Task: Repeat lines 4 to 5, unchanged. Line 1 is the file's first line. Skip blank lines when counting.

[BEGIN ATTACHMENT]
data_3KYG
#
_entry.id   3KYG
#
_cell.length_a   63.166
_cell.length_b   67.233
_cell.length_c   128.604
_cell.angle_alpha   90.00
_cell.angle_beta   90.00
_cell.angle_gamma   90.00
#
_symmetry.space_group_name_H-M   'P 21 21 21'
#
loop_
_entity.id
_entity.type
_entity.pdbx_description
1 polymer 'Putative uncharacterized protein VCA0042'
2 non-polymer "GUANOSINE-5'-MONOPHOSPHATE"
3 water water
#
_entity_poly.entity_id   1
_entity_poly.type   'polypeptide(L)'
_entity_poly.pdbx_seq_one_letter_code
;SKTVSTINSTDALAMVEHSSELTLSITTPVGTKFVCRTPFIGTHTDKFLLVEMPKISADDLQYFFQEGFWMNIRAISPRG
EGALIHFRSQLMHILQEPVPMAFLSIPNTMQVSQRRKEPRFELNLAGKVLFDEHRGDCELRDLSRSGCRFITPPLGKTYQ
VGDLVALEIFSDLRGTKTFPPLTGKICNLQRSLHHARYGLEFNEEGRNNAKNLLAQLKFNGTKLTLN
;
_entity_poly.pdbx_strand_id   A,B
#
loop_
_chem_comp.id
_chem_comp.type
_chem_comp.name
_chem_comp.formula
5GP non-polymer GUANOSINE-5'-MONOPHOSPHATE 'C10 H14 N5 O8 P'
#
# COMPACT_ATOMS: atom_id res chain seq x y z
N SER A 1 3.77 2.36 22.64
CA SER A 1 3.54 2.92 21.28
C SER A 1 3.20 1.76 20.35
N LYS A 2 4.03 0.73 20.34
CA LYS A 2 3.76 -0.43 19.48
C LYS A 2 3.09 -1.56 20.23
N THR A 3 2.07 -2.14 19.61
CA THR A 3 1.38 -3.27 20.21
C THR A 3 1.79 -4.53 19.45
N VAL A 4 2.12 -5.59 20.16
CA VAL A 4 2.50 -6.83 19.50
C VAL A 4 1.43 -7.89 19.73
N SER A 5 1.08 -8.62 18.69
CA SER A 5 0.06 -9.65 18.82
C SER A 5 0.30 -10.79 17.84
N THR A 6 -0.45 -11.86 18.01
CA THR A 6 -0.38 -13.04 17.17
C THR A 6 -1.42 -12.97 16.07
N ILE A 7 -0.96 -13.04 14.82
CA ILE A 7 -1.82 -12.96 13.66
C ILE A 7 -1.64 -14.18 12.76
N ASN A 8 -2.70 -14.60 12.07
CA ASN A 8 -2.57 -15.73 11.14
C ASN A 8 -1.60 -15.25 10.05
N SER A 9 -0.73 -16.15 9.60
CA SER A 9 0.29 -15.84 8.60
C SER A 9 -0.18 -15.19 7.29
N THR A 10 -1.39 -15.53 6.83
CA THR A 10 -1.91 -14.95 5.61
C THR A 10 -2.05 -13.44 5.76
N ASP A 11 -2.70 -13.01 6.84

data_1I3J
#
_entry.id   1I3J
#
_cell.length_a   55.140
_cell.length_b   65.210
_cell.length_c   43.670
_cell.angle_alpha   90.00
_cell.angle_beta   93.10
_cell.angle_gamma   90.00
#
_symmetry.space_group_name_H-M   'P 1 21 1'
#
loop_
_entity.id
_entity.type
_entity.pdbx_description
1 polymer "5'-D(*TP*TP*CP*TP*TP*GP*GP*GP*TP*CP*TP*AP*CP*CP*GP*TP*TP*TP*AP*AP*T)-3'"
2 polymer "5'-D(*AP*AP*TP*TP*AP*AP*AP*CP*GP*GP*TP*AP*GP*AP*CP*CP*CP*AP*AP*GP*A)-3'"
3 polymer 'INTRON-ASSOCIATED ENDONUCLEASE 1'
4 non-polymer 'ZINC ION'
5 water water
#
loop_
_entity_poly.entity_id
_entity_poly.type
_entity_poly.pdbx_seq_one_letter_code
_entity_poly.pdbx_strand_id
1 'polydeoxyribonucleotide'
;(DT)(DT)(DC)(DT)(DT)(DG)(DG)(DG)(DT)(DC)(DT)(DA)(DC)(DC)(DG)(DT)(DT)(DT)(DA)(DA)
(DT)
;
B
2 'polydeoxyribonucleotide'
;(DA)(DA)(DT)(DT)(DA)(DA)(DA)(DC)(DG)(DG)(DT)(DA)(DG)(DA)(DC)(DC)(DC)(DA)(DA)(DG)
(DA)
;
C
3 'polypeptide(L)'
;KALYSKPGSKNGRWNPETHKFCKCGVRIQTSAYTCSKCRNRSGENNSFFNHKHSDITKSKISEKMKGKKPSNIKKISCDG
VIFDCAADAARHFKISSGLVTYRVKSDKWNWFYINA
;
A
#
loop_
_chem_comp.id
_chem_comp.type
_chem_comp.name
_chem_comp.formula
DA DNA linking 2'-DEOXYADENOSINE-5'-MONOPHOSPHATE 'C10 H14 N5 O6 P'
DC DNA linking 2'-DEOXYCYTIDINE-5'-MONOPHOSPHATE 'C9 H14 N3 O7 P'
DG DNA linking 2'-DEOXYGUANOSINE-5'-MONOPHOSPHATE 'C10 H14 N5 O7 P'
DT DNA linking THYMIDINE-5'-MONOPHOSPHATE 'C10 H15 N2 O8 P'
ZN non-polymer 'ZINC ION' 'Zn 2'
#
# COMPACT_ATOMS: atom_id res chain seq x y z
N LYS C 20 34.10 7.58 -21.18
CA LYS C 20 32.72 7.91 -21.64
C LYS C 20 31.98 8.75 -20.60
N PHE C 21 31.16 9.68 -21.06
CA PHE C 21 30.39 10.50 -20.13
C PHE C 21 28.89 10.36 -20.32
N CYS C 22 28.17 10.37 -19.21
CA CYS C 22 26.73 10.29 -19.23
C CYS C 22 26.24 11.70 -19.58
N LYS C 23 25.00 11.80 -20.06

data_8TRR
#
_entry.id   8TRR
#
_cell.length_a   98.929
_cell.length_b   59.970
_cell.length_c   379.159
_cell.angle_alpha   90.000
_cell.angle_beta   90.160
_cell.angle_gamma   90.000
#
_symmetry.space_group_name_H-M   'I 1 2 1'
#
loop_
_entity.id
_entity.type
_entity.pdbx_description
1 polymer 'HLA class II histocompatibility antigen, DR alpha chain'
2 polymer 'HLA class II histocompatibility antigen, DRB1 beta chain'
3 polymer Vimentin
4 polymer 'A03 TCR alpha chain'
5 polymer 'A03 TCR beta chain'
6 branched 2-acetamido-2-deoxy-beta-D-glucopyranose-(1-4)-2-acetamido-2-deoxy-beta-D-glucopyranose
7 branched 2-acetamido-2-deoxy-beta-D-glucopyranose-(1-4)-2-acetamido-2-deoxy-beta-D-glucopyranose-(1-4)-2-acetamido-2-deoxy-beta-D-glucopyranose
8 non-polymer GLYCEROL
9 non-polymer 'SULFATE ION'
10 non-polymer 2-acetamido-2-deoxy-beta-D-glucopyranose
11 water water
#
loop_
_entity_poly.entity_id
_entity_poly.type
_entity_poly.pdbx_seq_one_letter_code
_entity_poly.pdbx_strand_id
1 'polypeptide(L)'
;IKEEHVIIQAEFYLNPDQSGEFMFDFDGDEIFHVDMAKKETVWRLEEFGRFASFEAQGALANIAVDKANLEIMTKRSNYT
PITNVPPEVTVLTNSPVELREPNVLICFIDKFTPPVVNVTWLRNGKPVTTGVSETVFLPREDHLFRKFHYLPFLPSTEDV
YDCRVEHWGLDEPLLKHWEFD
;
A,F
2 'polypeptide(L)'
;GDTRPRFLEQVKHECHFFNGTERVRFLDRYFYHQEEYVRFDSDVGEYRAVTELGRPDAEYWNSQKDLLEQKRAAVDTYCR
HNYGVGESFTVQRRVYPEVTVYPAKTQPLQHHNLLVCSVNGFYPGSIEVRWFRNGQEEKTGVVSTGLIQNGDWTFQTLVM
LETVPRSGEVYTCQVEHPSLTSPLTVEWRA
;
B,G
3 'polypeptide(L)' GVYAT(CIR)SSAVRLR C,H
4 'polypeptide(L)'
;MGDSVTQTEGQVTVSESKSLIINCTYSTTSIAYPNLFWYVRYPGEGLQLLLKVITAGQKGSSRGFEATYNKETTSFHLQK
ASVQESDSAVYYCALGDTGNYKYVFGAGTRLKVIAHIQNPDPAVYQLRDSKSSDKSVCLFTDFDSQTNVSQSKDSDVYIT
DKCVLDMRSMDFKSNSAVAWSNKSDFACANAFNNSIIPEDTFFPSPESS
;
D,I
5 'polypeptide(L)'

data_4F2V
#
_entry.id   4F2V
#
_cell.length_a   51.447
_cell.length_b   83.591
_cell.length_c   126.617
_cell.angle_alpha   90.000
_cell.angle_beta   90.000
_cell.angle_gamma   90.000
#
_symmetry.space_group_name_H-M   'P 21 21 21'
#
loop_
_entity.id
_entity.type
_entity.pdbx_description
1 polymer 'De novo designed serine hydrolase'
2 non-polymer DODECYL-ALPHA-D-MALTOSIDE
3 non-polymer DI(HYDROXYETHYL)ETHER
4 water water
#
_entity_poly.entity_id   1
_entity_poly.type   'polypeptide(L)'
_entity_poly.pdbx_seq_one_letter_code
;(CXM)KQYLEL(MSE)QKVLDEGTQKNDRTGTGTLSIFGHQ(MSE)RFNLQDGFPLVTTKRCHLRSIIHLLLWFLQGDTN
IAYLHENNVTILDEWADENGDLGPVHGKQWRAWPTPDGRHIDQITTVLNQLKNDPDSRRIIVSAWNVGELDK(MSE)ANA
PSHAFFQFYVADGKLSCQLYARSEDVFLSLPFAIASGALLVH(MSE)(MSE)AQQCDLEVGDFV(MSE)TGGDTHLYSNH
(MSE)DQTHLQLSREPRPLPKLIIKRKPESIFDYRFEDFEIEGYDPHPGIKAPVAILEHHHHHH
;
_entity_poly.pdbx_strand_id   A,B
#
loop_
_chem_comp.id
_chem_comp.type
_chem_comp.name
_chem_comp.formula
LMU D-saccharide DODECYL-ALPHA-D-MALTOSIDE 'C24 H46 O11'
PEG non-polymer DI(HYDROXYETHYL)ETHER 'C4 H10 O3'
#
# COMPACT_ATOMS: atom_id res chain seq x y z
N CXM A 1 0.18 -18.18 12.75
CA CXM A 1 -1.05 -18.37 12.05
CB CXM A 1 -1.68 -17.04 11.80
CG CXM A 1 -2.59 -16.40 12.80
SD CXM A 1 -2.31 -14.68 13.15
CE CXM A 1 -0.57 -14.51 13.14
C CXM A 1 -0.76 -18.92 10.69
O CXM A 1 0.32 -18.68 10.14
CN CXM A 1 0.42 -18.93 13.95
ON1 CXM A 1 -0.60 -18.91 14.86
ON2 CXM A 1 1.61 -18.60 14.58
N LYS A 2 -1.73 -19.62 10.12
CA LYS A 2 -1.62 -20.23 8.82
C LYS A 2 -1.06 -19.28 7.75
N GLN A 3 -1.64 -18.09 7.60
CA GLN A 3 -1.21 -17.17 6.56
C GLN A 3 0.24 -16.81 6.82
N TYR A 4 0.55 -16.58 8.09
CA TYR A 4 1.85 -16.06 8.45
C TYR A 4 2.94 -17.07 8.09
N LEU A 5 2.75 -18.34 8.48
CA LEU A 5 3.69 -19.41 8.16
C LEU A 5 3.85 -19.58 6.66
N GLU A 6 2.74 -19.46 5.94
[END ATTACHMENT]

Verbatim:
#
_cell.length_a   63.166